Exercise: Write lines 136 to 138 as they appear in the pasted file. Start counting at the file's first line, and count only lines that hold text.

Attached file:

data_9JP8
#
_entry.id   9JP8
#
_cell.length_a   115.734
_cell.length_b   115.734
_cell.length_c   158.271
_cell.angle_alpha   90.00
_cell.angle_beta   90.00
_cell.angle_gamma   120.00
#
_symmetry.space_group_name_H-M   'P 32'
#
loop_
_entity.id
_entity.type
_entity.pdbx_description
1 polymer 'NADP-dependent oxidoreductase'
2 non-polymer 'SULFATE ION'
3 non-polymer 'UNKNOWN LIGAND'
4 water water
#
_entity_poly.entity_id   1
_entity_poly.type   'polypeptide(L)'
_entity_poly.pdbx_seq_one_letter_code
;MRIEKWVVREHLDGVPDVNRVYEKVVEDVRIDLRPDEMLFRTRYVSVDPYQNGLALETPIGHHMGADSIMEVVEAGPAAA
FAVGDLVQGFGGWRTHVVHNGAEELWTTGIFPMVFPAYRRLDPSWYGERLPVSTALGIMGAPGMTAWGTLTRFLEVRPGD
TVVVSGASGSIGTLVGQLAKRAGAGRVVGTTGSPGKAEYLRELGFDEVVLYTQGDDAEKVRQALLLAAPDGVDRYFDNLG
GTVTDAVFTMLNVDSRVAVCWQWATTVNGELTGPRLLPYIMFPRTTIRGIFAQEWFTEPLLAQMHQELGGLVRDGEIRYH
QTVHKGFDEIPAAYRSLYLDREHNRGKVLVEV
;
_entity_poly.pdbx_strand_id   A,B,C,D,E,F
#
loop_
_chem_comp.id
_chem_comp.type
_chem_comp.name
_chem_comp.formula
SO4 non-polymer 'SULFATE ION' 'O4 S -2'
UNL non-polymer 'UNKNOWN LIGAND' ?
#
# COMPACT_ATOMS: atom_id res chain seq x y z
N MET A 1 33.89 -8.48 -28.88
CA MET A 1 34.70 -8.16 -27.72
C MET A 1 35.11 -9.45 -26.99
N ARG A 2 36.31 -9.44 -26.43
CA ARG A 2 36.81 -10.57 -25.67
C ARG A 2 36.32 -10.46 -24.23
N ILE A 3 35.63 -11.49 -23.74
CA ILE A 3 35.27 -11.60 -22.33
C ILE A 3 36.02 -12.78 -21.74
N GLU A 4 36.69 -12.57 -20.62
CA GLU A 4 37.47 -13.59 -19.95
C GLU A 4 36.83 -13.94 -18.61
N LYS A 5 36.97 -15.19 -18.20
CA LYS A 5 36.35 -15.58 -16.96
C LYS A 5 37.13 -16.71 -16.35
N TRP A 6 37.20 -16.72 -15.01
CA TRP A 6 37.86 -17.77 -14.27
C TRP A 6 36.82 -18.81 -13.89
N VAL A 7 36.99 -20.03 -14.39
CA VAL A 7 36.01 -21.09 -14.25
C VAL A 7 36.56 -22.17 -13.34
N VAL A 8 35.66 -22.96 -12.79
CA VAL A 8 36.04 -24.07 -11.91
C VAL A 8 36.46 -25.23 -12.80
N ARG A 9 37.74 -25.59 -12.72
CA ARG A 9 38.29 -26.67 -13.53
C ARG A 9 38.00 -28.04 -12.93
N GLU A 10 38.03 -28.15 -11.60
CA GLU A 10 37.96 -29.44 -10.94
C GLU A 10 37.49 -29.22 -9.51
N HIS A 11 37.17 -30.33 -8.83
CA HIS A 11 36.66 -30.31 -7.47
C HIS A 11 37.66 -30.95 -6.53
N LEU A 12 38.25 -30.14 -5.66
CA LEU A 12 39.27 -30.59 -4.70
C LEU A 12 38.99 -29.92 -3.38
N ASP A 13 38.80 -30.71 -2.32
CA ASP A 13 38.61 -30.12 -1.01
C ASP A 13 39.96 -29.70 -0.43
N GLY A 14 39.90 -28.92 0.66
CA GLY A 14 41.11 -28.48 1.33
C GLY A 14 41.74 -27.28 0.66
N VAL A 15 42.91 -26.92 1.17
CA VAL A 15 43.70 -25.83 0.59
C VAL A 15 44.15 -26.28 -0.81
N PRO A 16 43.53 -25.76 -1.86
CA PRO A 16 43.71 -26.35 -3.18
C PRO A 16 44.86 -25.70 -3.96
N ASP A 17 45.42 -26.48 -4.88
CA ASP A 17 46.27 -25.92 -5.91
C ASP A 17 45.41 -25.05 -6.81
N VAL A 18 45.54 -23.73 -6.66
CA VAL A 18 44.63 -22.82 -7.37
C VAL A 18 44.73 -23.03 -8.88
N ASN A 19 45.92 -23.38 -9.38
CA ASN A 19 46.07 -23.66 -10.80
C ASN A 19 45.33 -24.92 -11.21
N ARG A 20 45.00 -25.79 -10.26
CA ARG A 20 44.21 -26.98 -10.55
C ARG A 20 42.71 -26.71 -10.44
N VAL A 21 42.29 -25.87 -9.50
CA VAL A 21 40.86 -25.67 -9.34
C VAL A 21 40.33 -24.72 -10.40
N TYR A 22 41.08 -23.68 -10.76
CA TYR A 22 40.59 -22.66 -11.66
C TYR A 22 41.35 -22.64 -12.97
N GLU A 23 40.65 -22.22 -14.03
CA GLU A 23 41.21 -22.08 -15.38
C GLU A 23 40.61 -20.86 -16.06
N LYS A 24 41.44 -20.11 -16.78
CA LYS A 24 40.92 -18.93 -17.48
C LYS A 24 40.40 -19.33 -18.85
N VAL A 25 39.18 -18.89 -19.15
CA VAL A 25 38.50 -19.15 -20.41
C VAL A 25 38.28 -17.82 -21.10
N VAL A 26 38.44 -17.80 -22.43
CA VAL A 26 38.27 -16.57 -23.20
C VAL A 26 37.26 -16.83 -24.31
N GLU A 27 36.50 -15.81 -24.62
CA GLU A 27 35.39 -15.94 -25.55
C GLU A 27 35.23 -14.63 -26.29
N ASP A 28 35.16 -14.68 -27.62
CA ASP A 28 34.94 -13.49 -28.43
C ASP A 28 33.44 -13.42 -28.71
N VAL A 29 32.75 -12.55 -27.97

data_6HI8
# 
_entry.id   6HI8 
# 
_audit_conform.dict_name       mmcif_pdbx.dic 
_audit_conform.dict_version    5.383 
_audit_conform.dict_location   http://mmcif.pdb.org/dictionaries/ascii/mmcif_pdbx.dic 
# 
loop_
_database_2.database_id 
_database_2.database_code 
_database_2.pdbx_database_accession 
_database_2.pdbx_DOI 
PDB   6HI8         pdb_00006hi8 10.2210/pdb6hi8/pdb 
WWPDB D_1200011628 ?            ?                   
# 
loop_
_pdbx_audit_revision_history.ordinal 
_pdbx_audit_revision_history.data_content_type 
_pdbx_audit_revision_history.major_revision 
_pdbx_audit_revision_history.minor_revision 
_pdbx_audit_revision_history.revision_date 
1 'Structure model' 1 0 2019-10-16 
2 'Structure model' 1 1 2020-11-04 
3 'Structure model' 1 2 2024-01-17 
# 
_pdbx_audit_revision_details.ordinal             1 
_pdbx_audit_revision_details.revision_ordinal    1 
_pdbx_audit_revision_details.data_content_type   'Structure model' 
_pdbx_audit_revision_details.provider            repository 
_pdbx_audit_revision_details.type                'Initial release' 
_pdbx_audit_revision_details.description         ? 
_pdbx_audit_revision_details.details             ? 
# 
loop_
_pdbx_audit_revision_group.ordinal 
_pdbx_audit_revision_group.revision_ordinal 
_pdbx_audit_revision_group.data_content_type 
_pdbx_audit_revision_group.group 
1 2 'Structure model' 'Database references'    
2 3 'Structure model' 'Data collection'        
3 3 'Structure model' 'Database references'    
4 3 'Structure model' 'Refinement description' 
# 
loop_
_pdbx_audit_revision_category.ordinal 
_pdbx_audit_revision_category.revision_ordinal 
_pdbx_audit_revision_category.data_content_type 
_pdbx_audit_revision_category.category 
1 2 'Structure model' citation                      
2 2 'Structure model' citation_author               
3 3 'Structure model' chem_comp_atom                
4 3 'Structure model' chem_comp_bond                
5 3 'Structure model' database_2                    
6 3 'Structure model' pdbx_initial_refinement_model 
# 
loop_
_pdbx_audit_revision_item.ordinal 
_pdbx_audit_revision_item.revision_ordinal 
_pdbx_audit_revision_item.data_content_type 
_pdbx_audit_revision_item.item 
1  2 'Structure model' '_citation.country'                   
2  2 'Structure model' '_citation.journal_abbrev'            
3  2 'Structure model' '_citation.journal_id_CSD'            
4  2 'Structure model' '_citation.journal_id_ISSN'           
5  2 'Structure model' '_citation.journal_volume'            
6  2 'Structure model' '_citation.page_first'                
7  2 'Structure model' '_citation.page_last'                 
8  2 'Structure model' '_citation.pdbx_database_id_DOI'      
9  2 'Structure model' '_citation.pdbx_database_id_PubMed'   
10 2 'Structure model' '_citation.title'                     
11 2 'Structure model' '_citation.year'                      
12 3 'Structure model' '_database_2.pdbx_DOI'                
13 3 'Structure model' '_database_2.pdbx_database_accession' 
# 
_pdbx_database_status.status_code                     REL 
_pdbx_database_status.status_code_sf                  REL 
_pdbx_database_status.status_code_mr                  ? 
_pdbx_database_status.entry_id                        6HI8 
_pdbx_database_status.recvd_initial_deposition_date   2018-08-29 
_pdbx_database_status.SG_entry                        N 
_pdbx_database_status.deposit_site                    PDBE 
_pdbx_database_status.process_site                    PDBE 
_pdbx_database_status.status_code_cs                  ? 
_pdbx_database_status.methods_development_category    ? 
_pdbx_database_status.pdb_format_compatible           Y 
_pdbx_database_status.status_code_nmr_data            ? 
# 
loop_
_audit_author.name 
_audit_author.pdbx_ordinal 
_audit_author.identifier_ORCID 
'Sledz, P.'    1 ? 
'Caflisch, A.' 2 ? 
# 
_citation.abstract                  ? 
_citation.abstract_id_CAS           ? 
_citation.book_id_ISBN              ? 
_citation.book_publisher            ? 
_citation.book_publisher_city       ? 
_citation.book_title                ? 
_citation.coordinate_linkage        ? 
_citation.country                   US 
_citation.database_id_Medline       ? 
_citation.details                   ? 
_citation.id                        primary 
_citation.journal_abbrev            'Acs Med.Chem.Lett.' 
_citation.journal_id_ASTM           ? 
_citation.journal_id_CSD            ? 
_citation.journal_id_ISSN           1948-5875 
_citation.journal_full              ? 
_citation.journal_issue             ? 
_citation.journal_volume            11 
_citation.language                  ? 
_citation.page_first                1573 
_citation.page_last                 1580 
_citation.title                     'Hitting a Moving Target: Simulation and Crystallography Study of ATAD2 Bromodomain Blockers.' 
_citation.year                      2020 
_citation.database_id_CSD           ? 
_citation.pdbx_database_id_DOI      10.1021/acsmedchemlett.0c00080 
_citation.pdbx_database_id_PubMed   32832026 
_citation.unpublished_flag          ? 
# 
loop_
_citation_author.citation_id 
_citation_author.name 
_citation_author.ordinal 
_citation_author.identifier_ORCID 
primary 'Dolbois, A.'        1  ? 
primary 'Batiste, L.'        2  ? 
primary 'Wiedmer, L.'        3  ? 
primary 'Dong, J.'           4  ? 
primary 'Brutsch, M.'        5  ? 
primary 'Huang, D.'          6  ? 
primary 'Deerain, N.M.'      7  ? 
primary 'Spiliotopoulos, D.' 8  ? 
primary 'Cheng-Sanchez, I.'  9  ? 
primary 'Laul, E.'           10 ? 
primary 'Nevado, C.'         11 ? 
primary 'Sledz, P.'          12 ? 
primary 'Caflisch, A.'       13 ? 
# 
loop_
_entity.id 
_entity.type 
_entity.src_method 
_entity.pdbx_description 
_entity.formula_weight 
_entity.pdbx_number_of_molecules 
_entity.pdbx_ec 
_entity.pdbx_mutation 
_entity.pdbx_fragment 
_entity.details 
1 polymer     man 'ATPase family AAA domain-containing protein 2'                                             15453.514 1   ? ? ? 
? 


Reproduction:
loop_
_database_2.database_id 
_database_2.database_code 